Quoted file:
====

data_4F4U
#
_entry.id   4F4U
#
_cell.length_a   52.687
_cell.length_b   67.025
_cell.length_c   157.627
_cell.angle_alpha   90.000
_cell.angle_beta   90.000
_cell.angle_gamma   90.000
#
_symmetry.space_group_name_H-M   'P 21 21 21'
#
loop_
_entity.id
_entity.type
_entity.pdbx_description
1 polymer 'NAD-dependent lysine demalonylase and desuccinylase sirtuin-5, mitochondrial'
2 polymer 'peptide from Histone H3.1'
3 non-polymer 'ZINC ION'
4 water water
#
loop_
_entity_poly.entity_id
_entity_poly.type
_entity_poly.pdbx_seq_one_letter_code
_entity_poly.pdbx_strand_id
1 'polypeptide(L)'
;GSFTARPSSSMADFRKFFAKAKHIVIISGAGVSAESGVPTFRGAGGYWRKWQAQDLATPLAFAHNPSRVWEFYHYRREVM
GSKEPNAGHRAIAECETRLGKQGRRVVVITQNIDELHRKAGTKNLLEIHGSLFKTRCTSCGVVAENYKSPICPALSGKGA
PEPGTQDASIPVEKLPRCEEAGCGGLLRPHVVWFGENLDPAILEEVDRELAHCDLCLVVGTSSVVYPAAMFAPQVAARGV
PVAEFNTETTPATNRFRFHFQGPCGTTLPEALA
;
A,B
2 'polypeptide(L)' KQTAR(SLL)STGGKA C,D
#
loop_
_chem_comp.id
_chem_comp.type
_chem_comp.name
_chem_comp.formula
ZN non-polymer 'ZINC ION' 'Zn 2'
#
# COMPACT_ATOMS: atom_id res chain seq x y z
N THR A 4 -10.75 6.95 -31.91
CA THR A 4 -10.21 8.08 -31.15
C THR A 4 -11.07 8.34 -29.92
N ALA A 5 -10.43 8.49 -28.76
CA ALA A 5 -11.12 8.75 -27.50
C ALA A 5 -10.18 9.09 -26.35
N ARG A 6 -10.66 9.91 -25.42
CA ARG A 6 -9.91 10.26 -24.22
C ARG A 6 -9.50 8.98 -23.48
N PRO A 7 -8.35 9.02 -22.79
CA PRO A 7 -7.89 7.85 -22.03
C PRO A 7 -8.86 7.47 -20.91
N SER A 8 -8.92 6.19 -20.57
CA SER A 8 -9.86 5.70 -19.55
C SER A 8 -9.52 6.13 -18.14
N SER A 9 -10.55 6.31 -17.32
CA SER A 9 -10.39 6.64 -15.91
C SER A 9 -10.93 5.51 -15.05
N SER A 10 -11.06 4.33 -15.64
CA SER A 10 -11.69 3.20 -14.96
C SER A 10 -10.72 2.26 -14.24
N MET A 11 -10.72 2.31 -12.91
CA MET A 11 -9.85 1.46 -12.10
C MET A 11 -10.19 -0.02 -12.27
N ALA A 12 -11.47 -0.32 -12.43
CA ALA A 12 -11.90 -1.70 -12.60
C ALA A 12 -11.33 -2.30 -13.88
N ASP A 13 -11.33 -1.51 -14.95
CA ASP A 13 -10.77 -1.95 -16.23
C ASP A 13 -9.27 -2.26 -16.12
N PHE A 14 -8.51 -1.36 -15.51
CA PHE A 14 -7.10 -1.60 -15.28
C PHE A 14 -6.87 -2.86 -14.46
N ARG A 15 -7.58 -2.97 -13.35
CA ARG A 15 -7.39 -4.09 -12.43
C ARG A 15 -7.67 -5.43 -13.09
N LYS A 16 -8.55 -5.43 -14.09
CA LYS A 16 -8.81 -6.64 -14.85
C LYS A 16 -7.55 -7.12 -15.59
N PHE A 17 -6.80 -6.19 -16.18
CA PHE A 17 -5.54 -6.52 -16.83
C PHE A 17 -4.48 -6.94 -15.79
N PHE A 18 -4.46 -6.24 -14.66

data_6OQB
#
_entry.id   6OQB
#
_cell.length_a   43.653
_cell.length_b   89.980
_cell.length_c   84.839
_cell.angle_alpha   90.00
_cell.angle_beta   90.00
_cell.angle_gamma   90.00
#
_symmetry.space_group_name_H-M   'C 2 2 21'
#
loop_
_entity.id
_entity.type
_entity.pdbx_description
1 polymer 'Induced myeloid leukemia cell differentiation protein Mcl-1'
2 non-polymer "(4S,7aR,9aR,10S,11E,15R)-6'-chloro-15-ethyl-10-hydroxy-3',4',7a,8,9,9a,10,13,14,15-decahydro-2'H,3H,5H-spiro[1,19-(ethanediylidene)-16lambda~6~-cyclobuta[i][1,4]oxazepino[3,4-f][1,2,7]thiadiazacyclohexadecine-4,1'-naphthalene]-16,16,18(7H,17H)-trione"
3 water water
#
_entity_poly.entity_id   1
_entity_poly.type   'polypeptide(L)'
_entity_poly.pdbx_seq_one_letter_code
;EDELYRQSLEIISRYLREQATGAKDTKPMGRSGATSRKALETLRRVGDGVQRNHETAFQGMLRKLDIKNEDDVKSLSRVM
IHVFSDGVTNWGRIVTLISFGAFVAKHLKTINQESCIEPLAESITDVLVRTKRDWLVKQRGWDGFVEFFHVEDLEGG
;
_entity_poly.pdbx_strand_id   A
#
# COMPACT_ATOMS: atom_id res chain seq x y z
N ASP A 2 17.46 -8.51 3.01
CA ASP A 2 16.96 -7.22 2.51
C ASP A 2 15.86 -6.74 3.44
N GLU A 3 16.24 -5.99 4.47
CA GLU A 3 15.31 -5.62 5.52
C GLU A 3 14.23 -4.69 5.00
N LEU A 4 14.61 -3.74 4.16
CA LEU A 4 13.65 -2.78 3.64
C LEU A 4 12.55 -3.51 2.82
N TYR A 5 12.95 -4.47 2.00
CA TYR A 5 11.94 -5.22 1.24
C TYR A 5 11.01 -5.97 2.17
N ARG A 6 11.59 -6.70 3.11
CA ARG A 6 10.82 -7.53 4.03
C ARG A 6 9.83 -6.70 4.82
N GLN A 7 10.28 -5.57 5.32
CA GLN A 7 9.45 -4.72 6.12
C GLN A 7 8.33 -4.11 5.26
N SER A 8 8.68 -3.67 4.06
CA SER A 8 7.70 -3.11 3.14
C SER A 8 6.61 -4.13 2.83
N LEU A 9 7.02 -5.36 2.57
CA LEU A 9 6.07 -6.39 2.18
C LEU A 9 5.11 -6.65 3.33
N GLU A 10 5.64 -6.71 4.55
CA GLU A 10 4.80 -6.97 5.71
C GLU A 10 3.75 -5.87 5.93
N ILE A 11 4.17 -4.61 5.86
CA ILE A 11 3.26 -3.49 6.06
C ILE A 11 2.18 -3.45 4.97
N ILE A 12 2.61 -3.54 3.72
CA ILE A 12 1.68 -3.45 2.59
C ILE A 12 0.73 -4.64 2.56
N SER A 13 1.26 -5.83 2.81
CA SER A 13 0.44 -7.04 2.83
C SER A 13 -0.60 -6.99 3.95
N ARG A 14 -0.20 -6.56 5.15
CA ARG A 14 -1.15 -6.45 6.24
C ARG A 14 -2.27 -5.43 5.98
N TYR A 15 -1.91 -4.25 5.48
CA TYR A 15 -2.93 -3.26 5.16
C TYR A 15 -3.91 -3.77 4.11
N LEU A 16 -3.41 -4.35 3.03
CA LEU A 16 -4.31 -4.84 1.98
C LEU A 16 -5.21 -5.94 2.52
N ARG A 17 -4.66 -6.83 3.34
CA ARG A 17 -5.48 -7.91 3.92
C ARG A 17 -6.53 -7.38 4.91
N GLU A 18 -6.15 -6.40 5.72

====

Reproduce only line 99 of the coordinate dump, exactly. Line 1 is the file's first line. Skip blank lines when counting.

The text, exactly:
_symmetry.space_group_name_H-M   'C 2 2 21'